UNITED STATES DISTRICT COURT FOR THE EASTERN DISTRICT OF PENNSYLVANIA
June 22, 1992
JOSEPH PETER CESCON
The opinion of the court was delivered by: EDWARD N. CAHN
O P I N I O N
This lawsuit seeks to place the Pottsville Police Department, and indeed every police department, on the horns of an intractable dilemma. The defendant, a Pottsville Police Officer, has asked the court to resolve the dilemma by cutting off one of the horns pursuant to Fed. R. Civ. P. 12(b)(6). For the reasons set forth below, the court will do so.
When ruling on a 12(b)(6) Motion, the court
must accept as true all factual allegations in the . . . complaint and all reasonable inferences that can be drawn from them. The . . . complaint must be construed in the light most favorable to the plaintiffs, and can be dismissed only if the plaintiffs have alleged no set of facts upon which relief could be granted.
Kehr Packages, Inc. v. Fidelcor, Inc., 926 F.2d 1406, 1410 (3d Cir.), cert. denied, 115 L. Ed. 2d 1007, U.S. , 111 S. Ct. 2839 (1991). The facts, as set forth in the plaintiff's proposed amended complaint,
are as follows:
6. On May 17, 1990, in Pottsville, Schuylkill County Pennsylvania, Cescon was operating a vehicle on North Progress Avenue, at the intersection of Arch Street in Pottsville, Schuylkill County, Pennsylvania.
7. On May 17, 1990, Glen A. Dove was in the uniform of the Pottsville Bureau of Police, operating a motor vehicle containing the markings of the Pottsville Bureau of Police.
8. On May 17, 1990, Dove caused Cescon to stop his motor vehicle by activating the red emergency lights.
9. After being stopped by Dove, Dove ordered Cescon out of the vehicle and then and there observed Cescon to have glassy, blood shot eyes, disheveled clothing, to speak with a slurred, incoherent tone, to sway on his feet, to stagger when he walked, and to possess about him the odor of intoxicating liquors. At the time that Dove stood next to Cescon Dove knew that Cescon was under the influence of alcohol and such that his ability to operate a motor vehicle was impaired and that Cescon could not stand or walk without assistance.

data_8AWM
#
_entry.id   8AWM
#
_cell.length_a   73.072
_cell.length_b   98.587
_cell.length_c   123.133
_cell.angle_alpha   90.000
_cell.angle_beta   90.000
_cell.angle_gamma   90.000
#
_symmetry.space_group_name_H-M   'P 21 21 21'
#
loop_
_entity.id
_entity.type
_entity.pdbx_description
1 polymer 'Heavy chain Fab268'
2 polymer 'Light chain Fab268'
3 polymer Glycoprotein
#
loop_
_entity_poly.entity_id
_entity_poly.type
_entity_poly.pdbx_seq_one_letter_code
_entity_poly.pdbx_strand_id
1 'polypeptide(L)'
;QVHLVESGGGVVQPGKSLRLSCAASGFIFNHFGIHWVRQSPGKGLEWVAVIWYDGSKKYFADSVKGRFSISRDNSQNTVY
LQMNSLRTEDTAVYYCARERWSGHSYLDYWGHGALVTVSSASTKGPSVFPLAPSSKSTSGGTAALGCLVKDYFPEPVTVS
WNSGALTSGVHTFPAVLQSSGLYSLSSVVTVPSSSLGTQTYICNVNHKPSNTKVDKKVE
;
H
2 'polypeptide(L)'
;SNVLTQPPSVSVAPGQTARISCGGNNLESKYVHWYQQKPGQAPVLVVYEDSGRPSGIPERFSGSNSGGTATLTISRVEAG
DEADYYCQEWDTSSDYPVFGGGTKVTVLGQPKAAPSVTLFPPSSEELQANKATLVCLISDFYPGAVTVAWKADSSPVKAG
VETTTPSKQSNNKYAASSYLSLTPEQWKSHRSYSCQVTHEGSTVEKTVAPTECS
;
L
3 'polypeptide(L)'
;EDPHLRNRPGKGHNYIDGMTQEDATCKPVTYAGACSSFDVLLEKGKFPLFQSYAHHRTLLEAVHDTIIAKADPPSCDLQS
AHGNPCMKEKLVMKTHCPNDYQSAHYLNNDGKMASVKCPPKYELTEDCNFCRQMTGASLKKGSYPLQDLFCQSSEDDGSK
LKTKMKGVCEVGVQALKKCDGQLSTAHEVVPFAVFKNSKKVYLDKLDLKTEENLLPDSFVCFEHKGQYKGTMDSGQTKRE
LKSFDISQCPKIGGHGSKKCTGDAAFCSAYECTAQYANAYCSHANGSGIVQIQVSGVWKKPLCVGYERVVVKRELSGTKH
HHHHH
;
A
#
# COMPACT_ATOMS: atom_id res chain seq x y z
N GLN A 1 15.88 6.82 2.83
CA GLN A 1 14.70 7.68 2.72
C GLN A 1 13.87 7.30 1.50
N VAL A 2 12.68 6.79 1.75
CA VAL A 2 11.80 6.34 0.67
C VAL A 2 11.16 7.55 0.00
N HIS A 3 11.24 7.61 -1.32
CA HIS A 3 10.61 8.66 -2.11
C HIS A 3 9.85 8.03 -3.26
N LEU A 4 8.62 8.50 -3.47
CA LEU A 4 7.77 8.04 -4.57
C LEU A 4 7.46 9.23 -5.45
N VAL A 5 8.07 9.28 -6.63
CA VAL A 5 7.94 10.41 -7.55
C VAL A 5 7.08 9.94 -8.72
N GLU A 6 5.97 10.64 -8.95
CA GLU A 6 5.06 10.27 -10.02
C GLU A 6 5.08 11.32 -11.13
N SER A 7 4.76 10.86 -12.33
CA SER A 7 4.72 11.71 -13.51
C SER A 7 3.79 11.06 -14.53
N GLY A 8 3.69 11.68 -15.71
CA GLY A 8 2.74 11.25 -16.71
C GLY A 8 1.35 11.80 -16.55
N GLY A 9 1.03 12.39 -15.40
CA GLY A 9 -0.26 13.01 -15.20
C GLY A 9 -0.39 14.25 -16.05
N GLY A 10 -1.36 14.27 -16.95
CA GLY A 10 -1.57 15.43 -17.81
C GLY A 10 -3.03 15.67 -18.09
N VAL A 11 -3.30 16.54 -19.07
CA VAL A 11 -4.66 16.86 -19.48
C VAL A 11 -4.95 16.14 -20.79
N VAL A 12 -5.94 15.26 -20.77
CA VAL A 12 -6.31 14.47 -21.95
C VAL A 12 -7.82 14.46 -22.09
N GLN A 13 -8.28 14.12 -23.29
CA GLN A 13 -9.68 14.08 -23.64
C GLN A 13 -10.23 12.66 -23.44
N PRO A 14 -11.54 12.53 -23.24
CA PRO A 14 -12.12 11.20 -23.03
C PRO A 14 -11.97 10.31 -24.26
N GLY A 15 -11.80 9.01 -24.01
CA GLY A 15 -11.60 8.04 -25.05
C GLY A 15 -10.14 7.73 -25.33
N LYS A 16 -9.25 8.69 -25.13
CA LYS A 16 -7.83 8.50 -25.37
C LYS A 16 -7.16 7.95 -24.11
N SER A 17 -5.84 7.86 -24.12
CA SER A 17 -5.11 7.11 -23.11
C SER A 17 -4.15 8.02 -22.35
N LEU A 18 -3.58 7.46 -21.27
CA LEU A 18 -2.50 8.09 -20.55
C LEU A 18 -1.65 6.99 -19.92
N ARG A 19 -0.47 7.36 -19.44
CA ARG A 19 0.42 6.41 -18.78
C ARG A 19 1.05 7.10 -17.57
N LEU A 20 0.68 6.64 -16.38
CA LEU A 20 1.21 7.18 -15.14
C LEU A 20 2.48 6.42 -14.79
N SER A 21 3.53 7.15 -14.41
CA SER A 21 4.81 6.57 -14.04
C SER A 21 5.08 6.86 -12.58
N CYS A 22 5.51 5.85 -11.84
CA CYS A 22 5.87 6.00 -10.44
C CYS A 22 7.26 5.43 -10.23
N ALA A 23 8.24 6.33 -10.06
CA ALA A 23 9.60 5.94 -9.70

10. In response to questions posed to Cescon by Dove, Cescon stated to Dove that it was his birthday, that he had been drinking, that he did not want any trouble, and Cescon further asked Dove to be given a ride home.
11. Dove ordered and directed Cescon to perform tests of physical ability commonly known as "field sobriety tests."
12. Dove ordered and directed Cescon to perform a particular field sobriety test by ordering Cescon to stand on one foot with his arms stretched outright and in doing so Cescon, because of his apparent intoxicated condition, was caused to lose his balance, fall on his left ankle causing it to fracture.
Pl. Answer to Def. Motion, Ex. A.
The plaintiff seeks damages to compensate him for his broken ankle.
The dilemma this suit poses for the Pottsville Police Department is obvious. On the one hand, without field sobriety tests, officers will not be able to establish probable cause to arrest, and gather sufficient evidence to allow district attorneys to convict, drivers for operating their vehicles under the influence of alcohol. On the other hand, this suit would impose civil liability on officers for conducting field sobriety tests.
Such liability would certainly hamper the efforts of law enforcement officials to curb the scourge of drunk driving. See generally, Hammer v. Gross, 932 F.2d 842, 852-53 (9th Cir.) (en banc) (Kozinski, J. concurring in part), cert. denied, U.S. , 112 S. Ct. 582 (1991) (discussing the scourge of drunk driving). Fortunately, this dilemma is easy to resolve. Under the applicable legal standards, the plaintiff has failed to state a claim upon which relief can be granted.